Whether you got a gift card with google play credit, have an app that gives you credit for filling out surveys (like Google Rewards), or have been gifted credit by a company like Project Fi, there comes a time when you have to answer the question “what do I do with this?”
The credits feel great when you receive them, but when it comes time to spend them it may seem rather difficult to find the right options. This is especially true with the app Bitit which used to let the user purchase in app credits that could be exchanged for Bitcoin has been taken off the Play Store. So the question prevails then, what should you use these credits on? Considering most of the apps we use are free ones, what good are Google Play credits?
4. A Mobile VPN
The Google Play Store has a few different VPN apps that can be used on mobile devices and other computers via a Google Chrome Extension. I put this so high on my list in light of recent events in the US Legislative and Executive Branch concerning consumer privacy. While there are free VPN apps in the Google Play Store, I would honestly suggest paying for a VPN service over using a free one.
The quality of protection and security is just much better usually. Also, the elephant in the room with free VPNs is that you likely are being used as a possible exit node for the premium users of VPNs owned by the same company as the free one. This much has become apparent during the “Hola VPN” scandal that came to a head a few years ago. Especially if your google credits are due to run out soon, purchasing a premium VPN for your device may not be a bad way to go.
3. Games and In App Purchases
Usually I would shy away from suggesting that anyone spend money on “freemium” games and apps, but again, if your credits are set to expire it may not be the worst idea. If you have long or noisy commutes where you do not care to read or listen to podcasts, an entertaining game may suit you better. There is no shortage of choices in this regard.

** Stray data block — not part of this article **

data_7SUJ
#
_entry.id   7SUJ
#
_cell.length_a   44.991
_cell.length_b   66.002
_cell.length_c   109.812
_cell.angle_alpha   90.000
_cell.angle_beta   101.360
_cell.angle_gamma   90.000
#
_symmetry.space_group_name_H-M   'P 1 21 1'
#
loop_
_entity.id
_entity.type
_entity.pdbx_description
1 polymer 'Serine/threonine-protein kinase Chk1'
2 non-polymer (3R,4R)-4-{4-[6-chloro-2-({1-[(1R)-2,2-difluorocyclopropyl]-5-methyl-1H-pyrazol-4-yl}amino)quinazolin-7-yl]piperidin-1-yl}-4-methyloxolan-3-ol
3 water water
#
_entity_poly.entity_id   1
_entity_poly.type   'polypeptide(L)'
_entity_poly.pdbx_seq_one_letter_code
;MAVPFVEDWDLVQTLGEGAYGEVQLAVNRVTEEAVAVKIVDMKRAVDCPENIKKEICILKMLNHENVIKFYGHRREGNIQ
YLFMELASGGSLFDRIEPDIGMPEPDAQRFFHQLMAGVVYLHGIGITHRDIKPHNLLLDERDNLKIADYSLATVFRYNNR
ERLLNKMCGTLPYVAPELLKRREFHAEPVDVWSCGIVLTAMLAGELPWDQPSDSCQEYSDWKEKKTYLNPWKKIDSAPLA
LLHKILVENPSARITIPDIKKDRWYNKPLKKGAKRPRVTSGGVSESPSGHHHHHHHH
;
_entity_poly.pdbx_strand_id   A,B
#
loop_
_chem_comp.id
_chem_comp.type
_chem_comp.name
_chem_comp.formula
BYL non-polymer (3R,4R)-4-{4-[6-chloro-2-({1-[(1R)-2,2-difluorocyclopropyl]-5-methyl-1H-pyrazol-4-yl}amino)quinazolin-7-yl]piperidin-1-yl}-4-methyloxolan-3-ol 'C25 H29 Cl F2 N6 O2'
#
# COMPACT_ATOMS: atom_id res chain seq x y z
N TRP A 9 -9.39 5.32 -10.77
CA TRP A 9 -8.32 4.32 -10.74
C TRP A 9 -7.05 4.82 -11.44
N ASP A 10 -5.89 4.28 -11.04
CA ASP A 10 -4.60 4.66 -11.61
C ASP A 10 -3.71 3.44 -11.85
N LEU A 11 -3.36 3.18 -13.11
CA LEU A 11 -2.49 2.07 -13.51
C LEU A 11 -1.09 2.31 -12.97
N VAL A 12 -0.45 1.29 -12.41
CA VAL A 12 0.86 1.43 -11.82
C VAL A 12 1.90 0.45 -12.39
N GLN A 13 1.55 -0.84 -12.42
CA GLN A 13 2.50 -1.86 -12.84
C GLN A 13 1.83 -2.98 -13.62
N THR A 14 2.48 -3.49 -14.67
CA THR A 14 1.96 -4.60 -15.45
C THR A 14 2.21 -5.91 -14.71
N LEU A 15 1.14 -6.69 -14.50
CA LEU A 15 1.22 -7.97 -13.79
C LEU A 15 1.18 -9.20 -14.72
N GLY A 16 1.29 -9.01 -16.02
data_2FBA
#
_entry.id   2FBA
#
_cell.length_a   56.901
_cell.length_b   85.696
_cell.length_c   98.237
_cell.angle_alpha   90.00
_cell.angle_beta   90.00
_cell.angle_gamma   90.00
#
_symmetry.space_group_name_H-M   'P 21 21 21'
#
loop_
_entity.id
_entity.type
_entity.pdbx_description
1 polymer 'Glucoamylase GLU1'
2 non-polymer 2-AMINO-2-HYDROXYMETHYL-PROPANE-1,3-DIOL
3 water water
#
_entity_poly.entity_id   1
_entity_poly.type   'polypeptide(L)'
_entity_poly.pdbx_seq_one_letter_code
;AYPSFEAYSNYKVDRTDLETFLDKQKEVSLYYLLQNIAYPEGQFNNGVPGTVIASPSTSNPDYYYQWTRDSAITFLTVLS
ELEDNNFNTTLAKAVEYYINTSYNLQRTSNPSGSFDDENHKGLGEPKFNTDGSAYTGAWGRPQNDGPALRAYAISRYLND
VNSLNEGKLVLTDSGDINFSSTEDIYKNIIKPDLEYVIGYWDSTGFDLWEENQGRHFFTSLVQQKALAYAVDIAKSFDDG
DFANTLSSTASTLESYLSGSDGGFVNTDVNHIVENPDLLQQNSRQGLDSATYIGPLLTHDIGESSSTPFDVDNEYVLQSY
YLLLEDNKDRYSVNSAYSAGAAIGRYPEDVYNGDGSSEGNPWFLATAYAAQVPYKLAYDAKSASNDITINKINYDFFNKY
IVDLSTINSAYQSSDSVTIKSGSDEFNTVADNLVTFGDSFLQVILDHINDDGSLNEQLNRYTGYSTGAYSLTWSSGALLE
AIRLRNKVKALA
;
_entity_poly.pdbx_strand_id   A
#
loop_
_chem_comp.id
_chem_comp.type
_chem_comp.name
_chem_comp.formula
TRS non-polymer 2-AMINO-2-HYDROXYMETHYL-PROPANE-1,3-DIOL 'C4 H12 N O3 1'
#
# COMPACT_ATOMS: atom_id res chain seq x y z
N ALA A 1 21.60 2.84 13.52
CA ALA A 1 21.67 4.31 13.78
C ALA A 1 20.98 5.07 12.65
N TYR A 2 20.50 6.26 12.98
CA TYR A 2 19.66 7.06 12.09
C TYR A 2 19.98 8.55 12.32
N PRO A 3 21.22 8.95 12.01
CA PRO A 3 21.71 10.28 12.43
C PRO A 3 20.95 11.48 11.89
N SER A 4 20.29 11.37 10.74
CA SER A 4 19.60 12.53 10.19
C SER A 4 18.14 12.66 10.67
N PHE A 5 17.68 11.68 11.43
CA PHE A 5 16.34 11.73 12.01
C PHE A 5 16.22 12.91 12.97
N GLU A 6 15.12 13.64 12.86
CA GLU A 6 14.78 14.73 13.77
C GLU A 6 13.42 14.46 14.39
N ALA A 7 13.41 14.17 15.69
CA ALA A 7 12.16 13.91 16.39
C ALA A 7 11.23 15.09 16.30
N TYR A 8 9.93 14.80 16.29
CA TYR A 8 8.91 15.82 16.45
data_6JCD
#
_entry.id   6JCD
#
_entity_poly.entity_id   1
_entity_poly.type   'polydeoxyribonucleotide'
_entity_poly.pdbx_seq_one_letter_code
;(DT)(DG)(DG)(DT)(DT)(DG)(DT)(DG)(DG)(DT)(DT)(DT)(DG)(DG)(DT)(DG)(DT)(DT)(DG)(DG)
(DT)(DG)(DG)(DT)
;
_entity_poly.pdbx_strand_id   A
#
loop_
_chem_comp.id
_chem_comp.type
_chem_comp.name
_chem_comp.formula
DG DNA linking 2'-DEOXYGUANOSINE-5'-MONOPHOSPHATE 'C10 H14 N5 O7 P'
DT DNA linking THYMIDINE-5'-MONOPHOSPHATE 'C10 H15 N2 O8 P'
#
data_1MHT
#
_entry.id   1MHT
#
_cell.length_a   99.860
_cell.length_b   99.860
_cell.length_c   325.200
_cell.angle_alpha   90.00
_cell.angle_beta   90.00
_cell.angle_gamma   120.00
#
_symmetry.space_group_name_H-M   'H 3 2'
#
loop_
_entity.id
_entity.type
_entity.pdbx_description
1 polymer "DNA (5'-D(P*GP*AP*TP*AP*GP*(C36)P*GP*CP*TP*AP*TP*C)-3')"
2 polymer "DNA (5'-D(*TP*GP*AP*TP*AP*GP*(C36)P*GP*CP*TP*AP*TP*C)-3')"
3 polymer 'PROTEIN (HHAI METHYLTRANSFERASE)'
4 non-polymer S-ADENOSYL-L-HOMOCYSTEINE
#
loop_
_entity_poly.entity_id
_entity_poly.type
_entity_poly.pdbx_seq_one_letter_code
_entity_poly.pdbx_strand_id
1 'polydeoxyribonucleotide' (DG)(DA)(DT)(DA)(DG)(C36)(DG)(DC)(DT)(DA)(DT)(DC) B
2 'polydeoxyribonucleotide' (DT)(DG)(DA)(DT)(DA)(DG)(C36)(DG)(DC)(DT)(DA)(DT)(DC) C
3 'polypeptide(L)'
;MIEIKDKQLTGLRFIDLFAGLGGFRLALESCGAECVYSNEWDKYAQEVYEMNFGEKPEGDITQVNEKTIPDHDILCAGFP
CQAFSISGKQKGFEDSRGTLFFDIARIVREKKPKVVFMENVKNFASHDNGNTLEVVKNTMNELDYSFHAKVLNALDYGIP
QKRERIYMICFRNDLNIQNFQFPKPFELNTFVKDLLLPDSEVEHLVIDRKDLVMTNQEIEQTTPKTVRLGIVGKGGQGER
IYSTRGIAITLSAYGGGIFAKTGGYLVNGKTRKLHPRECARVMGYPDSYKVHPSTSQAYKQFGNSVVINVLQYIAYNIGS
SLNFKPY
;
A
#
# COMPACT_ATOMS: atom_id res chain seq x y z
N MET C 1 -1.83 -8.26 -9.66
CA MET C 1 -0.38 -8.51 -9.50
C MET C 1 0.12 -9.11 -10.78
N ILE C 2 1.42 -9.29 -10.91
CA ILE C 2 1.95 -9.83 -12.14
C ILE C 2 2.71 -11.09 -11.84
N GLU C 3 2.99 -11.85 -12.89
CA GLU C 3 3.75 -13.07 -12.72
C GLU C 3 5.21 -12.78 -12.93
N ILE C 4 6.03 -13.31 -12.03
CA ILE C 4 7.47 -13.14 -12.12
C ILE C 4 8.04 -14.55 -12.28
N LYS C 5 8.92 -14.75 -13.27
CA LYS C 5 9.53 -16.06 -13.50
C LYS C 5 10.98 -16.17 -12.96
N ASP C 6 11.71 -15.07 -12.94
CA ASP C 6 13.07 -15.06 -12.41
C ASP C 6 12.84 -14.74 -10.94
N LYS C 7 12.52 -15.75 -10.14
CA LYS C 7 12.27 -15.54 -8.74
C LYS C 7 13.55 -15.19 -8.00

2. Google Play Music
This service is analogous to Spotify Premium. Unlimited streaming of music and downloading for off-data consumption means that any audiophile is going to be pleased with this service. Google does allow you to use Google Play Credits to pay for the service (which is about $10.80/month after taxes).
You can feel good about rocking out too, as Google pays out more to the artists than iTunes does. What I think gives Google Play Music an edge over Spotify Premium and iTunes is that this subscription also includes a subscription to YouTube Red, which is the ad-free and exclusive content version of YouTube.
1. Books and Movies
Google’s Play Store also has movies and books that you are able to spend credit on. The books are added to your book library, while movies for the most part are cheaper to rent for a certain amount of time rather than purchasing them outright.
This means if you have a date night in or just feel like watching something that Netflix or Amazon Prime Video may not offer, you can use those rotting credits to get a little entertainment. I recently use my credits on e-Book copies of the Witcher Series since I’m a fan of those, and now I get to read them on the bus and train without having to lug around hundreds and hundreds of pages.
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